unlock the keyboard on 2741's!
-------
-----------[000017][next][prev][last][first]----------------------------------------------------
Date:      20 May 1984 14:56:51 PDT
From:      POSTEL@USC-ISIF
To:        TCP-IP@SRI-NIC
Subject:   ARP for other than IP on Ethernets

Geof Cooper:

That seems to fall naturally to the "number czar" like all the other thing
listed in the Assigned Numbers RFC.

--jon.
-------
-----------[000018][next][prev][last][first]----------------------------------------------------
Date:      20 May 1984 1459 PDT
From:      Eric P. Scott <EPS@JPL-VLSI.ARPA>
To:        TCP-IP@SRI-NIC.ARPA
Subject:   Re: TELNET Options? How about simple stuff!
	I claim that in the default mode for a NVT, a logical
	end-of-line is represented by a CR-LF character sequence.
	The telnet server that I've implemented for our Sperry
	1100 system (which has a line-at-a-time interface) checks
	for this sequence, but I've seen CR-NUL or just LF appear
	from time to time.  I'd hate to modify my server to
	perpetuate a kludge.

The discussion of CR LF vs. CR NUL in RFC 854 is in the context
of controlling the NVT printer.  You have to separate telnet, the
protocol, from telnet, the service, and telnet, the user program.
Even though "the protocol is designed to be symmetric,"
communication between a user telnet and a server telnet is not
quite (witness the furor over GAs).  Those of us who were raised
on late-60s-early-70s DEC and HP machines became accustomed to
using the RETURN key to signal end-of-line.  In order to make
user telnet appear to the operator reasonably similar to local
usage, the following conventions are thus adopted:
	server telnet: any USASCII code is accepted as input; if
		CR, don't wait for another character, but note
		that the last character was CR.  Drop a NUL or LF
		that immediately follows a CR.  Output as is, but
		insert a NUL if the last character was CR and the
		current is not LF.
	user telnet: RETURN sends CR LF; all other USASCII codes
		are sent as is.  This is convenient for talking
		to other servers (SMTP, NICNAME, etc.).  Received
		characters are output as is; NUL immediately
		following CR is dropped.
"New line" is an old IBMism.  There is a NL character in the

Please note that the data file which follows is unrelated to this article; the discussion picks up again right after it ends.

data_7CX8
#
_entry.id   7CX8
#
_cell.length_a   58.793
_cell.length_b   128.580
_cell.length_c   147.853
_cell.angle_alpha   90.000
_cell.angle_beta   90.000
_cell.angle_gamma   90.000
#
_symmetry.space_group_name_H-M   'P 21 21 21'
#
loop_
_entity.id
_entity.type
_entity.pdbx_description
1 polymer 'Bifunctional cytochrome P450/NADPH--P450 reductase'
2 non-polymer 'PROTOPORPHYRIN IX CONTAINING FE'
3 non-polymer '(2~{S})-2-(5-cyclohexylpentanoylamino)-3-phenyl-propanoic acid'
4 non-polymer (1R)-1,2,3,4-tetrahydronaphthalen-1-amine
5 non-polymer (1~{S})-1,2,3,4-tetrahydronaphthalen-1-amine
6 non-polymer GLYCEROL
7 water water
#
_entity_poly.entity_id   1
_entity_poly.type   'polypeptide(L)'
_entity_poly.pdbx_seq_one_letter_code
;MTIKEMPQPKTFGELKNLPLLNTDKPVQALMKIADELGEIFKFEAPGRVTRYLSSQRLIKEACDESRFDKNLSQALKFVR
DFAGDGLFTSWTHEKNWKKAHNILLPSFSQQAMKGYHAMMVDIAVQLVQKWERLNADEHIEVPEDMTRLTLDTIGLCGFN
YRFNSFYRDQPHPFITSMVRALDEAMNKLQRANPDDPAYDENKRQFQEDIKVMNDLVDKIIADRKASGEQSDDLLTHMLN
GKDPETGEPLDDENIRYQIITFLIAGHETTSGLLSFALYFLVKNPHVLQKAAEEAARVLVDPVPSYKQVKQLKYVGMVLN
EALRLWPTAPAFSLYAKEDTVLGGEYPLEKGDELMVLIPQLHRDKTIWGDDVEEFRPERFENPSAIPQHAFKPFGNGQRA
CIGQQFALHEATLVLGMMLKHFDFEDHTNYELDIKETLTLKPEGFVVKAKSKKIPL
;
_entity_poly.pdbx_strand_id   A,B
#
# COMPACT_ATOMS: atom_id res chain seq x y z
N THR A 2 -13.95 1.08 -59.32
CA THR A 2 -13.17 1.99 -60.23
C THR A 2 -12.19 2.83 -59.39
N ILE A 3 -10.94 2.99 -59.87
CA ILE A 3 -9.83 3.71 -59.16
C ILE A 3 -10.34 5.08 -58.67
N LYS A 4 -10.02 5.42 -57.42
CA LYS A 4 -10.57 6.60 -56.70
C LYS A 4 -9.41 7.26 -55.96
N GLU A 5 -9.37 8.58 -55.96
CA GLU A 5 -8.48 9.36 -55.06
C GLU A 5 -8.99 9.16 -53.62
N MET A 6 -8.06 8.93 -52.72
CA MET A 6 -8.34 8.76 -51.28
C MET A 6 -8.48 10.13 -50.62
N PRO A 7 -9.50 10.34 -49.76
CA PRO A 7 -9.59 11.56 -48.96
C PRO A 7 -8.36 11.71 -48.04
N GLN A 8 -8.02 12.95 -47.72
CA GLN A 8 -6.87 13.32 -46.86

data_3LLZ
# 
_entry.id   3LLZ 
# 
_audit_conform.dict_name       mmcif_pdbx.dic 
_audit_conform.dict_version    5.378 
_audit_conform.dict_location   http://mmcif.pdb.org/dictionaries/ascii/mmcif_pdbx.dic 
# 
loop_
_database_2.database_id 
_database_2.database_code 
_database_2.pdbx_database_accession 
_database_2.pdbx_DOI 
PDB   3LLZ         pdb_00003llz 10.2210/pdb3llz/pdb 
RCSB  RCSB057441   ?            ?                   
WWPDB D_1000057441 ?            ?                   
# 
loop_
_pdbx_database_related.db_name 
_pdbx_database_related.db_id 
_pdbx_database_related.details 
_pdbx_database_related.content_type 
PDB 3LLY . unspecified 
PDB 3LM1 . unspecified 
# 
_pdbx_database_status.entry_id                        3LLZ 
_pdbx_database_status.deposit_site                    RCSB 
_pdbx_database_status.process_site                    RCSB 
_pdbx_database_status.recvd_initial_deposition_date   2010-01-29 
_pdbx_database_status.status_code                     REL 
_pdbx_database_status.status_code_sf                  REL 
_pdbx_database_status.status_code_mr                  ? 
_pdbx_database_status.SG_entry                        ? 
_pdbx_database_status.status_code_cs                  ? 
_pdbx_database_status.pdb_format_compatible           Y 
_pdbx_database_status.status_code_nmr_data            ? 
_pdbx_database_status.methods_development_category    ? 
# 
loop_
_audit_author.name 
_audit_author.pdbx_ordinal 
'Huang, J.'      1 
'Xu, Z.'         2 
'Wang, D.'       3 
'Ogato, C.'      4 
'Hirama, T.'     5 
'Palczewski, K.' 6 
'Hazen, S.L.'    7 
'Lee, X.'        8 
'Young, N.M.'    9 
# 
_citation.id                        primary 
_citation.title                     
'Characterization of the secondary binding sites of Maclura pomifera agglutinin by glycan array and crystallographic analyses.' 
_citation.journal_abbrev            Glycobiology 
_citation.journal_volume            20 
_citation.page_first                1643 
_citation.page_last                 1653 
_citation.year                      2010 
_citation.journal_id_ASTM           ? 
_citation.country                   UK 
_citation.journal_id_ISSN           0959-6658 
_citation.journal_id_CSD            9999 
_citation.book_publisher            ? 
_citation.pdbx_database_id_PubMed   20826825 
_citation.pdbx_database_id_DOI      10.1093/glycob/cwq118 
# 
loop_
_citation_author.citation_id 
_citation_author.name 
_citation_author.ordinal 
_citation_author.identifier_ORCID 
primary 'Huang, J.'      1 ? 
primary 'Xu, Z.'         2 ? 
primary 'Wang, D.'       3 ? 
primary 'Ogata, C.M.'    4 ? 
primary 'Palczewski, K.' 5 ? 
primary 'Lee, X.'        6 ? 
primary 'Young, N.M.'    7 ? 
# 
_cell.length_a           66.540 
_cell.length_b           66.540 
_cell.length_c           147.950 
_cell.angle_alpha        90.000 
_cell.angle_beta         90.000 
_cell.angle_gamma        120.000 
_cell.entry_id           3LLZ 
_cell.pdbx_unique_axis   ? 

EBCDIC set.  In ASCII there really isn't (at various times I've
seen CR LF, CR, LF, and US used).  ASCII-68 \permits/ the use of
the LF code for this purpose; this is done by traditional Unix*
and modern DG operating systems.  They call this "ANSI standard."
A system which expects LF as its end-of-line character is
probably going to be quite pleased receiving one in a telnet
stream.  I won't speculate further.  In any case, the point is
that the choice of end-of-line character(s) (and for that matter,
the choice of whether to at all) is up to each particular system.
(Here we go, IAC NL!)  Other protocols built upon telnet (e.g.
FTP) explicitly define CR LF as their end-of-line.  Very few
operating systems I've seen were designed with [DARPA-style]
networking in mind; their telnet servers tend to be hooked into
pseudo-terminals isolated from the target process' I/O requests.
A lot of "smarts" just aren't possible when this is done, but
"doing it right" is usually next to impossible.

	Secondly, in the same default mode for a NVT, with no
	remote echo option negotiated there are some telnet
	programs (mentioned above) which still packetize single
	characters.  This has no real utility, and presents an
	added load to the network links which are not necessary.
	When your network interface has a slow link (4.8 or 9.6
	KB), you can really notice this.

I'm afraid you're wrong here.  If anything, it's GAs which imply
a line-at-a-time discipline.  I've used systems that operate
full-duplex, character-at-a-time, \with local echo/.  If finer
control is what's needed, maybe it's time to dust off RCTE (RFC
726).

<Flame++> When I was young, and ASR-33s were The Way (300 baud
was "fast"--and a rare find), and FTP hadn't yet been invented,
multiplexing a 4.8Kb line was a reasonable thing to do.  Fifteen
years later I am stupefied by people who jump on the 9.6Kb X.25
bandwagon and then complain about how "we" are taking advantage
of them.  Barnum was right.  So was Sturgeon.  <--flame>

					-=EPS=-

*Unix is a trademark of AT&T Bell Laboratories
------
-----------[000019][next][prev][last][first]----------------------------------------------------
Date:      20 May 1984 15:03:49-EDT
From:      Louis A Mamakos <louie@cvl>
To:        tcp-ip@sri-nic.arpa
Subject:   TELNET Options? How about simple stuff!
This little note is inspired by Dave Mills' note on TELNET options.  There
are far simpler things wrong with many telnet implementations that can also
be examined and solved.

The first, and my favorite dead horse to kick, is what character sequence to
terminate logical lines with.  Specificaly, when the telnet connection is
first established, and no remote-echo or binary-mode options have been
negotiated.  Just about all of the Berkeley user telnet programs (2.8BDS,
4.1c BSD and 4.2BSD) insist on sending an improper sequence.  I claim that
in the default mode for a NVT, a logical end-of-line is represented by a
CR-LF character sequence.  The telnet server that I've implemented for our
Sperry 1100 system (which has a line-at-a-time interface) checks for this
sequence, but I've seen CR-NUL or just LF appear from time to time.  I'd
hate to modify my server to perpetuate a kludge.